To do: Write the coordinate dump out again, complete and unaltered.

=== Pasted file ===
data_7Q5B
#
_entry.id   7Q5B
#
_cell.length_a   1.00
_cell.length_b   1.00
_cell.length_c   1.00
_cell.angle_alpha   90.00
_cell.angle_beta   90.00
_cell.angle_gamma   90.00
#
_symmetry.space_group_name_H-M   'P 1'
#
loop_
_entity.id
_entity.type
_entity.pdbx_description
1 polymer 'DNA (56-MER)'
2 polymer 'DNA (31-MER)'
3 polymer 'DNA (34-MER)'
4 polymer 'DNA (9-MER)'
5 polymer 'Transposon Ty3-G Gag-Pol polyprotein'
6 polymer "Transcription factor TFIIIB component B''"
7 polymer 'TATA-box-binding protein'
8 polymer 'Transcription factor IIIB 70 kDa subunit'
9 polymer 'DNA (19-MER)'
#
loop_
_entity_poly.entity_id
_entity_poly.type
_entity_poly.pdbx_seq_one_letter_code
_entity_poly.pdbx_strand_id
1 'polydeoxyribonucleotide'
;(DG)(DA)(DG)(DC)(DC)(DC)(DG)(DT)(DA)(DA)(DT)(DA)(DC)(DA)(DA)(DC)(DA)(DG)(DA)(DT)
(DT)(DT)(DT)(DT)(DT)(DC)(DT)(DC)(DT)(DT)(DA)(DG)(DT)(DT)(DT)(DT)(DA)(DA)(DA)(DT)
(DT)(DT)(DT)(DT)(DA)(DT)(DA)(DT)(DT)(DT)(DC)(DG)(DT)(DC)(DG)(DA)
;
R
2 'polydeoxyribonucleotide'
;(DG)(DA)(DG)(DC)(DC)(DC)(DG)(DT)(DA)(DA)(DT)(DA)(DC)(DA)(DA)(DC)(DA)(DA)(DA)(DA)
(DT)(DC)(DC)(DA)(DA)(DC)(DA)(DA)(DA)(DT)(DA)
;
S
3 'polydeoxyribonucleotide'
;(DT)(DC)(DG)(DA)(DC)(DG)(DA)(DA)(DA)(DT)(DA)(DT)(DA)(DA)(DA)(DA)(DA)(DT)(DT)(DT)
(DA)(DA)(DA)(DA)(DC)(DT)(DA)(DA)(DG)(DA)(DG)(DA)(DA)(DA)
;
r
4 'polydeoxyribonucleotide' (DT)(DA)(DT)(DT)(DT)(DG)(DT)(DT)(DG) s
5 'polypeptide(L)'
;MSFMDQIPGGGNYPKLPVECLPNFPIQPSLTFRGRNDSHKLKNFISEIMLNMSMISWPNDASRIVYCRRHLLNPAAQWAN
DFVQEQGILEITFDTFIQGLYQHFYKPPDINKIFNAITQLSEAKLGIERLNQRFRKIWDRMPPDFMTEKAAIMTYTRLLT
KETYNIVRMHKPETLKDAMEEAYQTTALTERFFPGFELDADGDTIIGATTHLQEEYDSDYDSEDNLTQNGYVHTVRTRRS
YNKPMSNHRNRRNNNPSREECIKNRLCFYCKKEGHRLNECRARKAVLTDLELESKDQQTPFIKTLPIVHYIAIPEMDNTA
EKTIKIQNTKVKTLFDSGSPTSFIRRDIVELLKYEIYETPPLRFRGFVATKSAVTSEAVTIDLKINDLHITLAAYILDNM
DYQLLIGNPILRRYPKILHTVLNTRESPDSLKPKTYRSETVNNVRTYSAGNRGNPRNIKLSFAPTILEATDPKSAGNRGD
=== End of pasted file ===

data_7Q5B
#
_entry.id   7Q5B
#
_cell.length_a   1.00
_cell.length_b   1.00
_cell.length_c   1.00
_cell.angle_alpha   90.00
_cell.angle_beta   90.00
_cell.angle_gamma   90.00
#
_symmetry.space_group_name_H-M   'P 1'
#
loop_
_entity.id
_entity.type
_entity.pdbx_description
1 polymer 'DNA (56-MER)'
2 polymer 'DNA (31-MER)'
3 polymer 'DNA (34-MER)'
4 polymer 'DNA (9-MER)'
5 polymer 'Transposon Ty3-G Gag-Pol polyprotein'
6 polymer "Transcription factor TFIIIB component B''"
7 polymer 'TATA-box-binding protein'
8 polymer 'Transcription factor IIIB 70 kDa subunit'
9 polymer 'DNA (19-MER)'
#
loop_
_entity_poly.entity_id
_entity_poly.type
_entity_poly.pdbx_seq_one_letter_code
_entity_poly.pdbx_strand_id
1 'polydeoxyribonucleotide'
;(DG)(DA)(DG)(DC)(DC)(DC)(DG)(DT)(DA)(DA)(DT)(DA)(DC)(DA)(DA)(DC)(DA)(DG)(DA)(DT)
(DT)(DT)(DT)(DT)(DT)(DC)(DT)(DC)(DT)(DT)(DA)(DG)(DT)(DT)(DT)(DT)(DA)(DA)(DA)(DT)
(DT)(DT)(DT)(DT)(DA)(DT)(DA)(DT)(DT)(DT)(DC)(DG)(DT)(DC)(DG)(DA)
;
R
2 'polydeoxyribonucleotide'
;(DG)(DA)(DG)(DC)(DC)(DC)(DG)(DT)(DA)(DA)(DT)(DA)(DC)(DA)(DA)(DC)(DA)(DA)(DA)(DA)
(DT)(DC)(DC)(DA)(DA)(DC)(DA)(DA)(DA)(DT)(DA)
;
S
3 'polydeoxyribonucleotide'
;(DT)(DC)(DG)(DA)(DC)(DG)(DA)(DA)(DA)(DT)(DA)(DT)(DA)(DA)(DA)(DA)(DA)(DT)(DT)(DT)
(DA)(DA)(DA)(DA)(DC)(DT)(DA)(DA)(DG)(DA)(DG)(DA)(DA)(DA)
;
r
4 'polydeoxyribonucleotide' (DT)(DA)(DT)(DT)(DT)(DG)(DT)(DT)(DG) s
5 'polypeptide(L)'
;MSFMDQIPGGGNYPKLPVECLPNFPIQPSLTFRGRNDSHKLKNFISEIMLNMSMISWPNDASRIVYCRRHLLNPAAQWAN
DFVQEQGILEITFDTFIQGLYQHFYKPPDINKIFNAITQLSEAKLGIERLNQRFRKIWDRMPPDFMTEKAAIMTYTRLLT
KETYNIVRMHKPETLKDAMEEAYQTTALTERFFPGFELDADGDTIIGATTHLQEEYDSDYDSEDNLTQNGYVHTVRTRRS
YNKPMSNHRNRRNNNPSREECIKNRLCFYCKKEGHRLNECRARKAVLTDLELESKDQQTPFIKTLPIVHYIAIPEMDNTA
EKTIKIQNTKVKTLFDSGSPTSFIRRDIVELLKYEIYETPPLRFRGFVATKSAVTSEAVTIDLKINDLHITLAAYILDNM
DYQLLIGNPILRRYPKILHTVLNTRESPDSLKPKTYRSETVNNVRTYSAGNRGNPRNIKLSFAPTILEATDPKSAGNRGD